The Flag of Hawaii: History, Meaning, and Symbolism

Flag of the state of Hawaii
© iStock.com/Milos Subasic

Written by Lev Baker

Updated: December 30, 2022

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The flag of the state of Hawaii is a simple and beautiful design that features eight alternating stripes of white, red and blue, with a blue canton in the upper left corner. In the center of the blue canton is the Union Jack of the United Kingdom, representing Hawaii’s historical ties to Britain. Its official name is “Ka Hae Hawai’i” which literally translates to “the flag of Hawaii.”

Hawaii’s flag symbolizes the state’s rich history and unique identity as a melting pot of different cultures. It also symbolizes the state’s vibrant spirit and its proud people. Take a trip back in time with us as we uncover the history, meaning, and symbolism behind one of our favorite flags: The Flag of Hawaii.

History Of Hawaii

Hawaii is a group of 137 islands (8 major) located in the Pacific Ocean, about 2,000 miles from the mainland United States. It is also the most recent state added to the United States, being officially annexed in 1959. The islands have a rich and fascinating history that dates back hundreds of years.

Arrival Of Polynesian Settlers

The history of Hawaii is full of culture and traditions that inspire its people to this day. The first Polynesian settlers arrived on the islands around 400 A.D., bringing their seafaring skills and deep knowledge of plants and fish that formed the foundations for early Hawaiian civilization.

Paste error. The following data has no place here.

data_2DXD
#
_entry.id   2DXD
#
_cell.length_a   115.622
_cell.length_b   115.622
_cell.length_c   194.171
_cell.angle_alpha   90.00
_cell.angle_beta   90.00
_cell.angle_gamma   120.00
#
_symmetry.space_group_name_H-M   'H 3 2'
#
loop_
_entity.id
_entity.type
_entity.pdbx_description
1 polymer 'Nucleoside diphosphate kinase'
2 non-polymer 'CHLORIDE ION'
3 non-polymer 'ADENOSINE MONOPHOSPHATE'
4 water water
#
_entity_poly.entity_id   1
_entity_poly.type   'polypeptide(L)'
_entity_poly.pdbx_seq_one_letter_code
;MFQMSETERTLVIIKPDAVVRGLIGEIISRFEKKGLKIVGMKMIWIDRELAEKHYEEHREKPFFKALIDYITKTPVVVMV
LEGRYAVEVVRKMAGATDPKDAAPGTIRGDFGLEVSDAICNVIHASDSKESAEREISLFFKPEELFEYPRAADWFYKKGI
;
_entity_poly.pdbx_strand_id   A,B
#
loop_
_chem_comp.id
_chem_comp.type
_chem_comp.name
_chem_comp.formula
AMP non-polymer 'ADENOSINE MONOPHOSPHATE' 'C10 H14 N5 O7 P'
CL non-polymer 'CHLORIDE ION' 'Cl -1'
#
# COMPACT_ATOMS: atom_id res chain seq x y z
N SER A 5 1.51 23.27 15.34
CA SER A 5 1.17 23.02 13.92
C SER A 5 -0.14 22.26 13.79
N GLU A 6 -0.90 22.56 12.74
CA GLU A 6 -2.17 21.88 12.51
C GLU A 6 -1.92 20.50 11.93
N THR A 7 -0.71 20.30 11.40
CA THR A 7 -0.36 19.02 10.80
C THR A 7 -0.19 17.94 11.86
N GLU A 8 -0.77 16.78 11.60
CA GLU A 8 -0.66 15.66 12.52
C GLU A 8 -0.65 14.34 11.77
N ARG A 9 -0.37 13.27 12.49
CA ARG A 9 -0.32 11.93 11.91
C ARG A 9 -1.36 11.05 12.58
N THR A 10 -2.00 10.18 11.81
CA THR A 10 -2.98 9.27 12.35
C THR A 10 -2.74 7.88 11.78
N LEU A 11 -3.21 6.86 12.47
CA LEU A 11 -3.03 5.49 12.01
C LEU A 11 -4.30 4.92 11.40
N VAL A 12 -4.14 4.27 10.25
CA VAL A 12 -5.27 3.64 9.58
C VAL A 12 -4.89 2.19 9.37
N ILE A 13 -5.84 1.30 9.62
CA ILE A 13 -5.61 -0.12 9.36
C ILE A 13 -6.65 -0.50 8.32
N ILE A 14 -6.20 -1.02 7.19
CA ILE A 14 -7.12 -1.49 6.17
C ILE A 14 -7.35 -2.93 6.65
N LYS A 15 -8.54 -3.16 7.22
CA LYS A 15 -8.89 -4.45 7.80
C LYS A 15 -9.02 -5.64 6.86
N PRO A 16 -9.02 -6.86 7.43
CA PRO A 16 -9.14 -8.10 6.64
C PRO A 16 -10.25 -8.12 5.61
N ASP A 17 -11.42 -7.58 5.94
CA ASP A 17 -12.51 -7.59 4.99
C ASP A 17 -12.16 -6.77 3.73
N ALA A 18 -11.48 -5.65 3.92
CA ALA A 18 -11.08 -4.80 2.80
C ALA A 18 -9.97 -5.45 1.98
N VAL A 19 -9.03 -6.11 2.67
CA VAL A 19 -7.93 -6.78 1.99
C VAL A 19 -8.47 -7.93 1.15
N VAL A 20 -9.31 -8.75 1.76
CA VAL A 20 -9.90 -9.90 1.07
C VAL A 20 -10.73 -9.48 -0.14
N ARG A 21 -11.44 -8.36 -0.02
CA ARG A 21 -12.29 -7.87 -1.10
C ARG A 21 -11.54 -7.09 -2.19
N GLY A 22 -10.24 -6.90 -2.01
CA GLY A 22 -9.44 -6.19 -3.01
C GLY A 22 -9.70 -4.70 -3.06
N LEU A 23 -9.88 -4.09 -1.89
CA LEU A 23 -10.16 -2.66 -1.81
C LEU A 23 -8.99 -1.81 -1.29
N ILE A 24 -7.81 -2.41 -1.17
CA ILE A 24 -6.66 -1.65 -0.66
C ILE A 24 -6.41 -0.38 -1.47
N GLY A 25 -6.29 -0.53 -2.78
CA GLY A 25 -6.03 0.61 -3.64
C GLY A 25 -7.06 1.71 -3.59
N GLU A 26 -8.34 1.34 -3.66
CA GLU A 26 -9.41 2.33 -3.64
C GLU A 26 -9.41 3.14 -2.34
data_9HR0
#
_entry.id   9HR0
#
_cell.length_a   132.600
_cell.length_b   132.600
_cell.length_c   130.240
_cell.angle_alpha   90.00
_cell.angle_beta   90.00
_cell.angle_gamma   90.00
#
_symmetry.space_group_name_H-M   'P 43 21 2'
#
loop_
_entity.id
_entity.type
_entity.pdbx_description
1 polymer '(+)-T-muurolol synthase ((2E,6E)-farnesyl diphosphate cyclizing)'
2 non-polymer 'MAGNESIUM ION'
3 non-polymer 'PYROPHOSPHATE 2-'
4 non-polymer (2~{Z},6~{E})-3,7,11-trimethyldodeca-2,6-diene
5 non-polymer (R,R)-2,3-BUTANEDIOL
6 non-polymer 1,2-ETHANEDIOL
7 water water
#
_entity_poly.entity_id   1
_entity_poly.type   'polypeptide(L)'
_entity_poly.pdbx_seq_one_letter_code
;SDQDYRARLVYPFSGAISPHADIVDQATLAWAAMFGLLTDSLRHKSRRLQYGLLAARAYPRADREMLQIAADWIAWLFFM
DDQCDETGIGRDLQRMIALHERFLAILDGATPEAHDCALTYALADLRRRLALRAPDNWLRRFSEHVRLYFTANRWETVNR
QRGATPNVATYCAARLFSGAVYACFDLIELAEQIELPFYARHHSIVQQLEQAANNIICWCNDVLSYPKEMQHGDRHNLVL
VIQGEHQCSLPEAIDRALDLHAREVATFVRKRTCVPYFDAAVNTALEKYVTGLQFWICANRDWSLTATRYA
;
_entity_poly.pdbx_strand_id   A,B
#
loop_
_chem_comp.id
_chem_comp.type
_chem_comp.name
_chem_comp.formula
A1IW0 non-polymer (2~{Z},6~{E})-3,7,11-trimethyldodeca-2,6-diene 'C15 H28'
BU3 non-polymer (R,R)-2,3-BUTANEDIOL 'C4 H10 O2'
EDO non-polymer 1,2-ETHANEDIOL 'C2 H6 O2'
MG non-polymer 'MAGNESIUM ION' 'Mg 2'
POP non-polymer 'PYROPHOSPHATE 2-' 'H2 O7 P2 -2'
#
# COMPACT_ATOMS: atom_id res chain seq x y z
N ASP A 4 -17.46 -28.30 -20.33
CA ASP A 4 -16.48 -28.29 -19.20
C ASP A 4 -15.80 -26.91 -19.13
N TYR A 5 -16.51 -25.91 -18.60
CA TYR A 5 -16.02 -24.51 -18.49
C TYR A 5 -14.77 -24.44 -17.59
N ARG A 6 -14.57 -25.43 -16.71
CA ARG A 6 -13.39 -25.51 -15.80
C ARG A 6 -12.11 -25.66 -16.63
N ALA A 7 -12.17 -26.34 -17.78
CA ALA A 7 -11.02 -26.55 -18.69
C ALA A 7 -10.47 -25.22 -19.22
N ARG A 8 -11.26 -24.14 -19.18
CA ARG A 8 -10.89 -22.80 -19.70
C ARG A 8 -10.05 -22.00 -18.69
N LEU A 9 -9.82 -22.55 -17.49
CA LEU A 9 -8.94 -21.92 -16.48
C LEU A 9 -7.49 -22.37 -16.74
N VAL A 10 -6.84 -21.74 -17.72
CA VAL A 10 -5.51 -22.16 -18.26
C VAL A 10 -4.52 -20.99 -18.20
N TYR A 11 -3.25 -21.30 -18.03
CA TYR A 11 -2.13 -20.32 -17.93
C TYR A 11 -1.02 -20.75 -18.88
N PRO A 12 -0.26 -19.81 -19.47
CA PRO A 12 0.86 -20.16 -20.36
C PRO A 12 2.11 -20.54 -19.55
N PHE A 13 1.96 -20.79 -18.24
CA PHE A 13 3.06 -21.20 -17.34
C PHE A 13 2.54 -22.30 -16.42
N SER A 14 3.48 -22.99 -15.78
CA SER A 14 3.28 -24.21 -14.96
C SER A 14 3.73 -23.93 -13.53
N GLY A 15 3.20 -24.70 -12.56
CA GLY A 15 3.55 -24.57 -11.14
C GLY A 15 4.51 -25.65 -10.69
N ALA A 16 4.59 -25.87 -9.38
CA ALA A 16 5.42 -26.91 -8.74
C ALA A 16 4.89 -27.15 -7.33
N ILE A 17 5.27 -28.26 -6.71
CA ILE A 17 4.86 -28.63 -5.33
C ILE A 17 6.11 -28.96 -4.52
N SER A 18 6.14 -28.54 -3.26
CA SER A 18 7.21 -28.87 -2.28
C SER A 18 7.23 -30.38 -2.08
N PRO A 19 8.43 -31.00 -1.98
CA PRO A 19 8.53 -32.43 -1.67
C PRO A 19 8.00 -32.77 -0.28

For hundreds of years, gods were worshipped, monuments were built, trading networks flourished, and this unique native culture developed. Over time, the Hawaiian people developed a complex system of government and social hierarchy, with powerful rulers and a highly organized society.

British, American, And French Presence In Hawaii

In the late 1700s and early 1800s, Hawaii came into contact with the Western world. British and American traders began to visit the islands. In 1778, British explorer Captain James Cook became the first European to make contact with the Hawaiian people.

Hawaii joined the British Empire voluntarily in 1784. The Pacific archipelago was under the control of Kamehameha I, but he acknowledged King George III as emperor. Hawaii, however, was becoming more influenced by the United States and its Protestant missionaries.

On 30 March 1820, American missionaries arrived in Hawaii and began establishing schools and churches. This led to a significant change in Hawaiian society, as many Hawaiians converted to Christianity and adopted Western ways of life.

During the Paulet affair, also known as British Hawaii, British naval officer Captain Lord George Paulet of HMS Carysfort unofficially occupied the Hawaiian Islands for five months in 1843. However, the American warships ended the occupation by defending Hawaiian independence.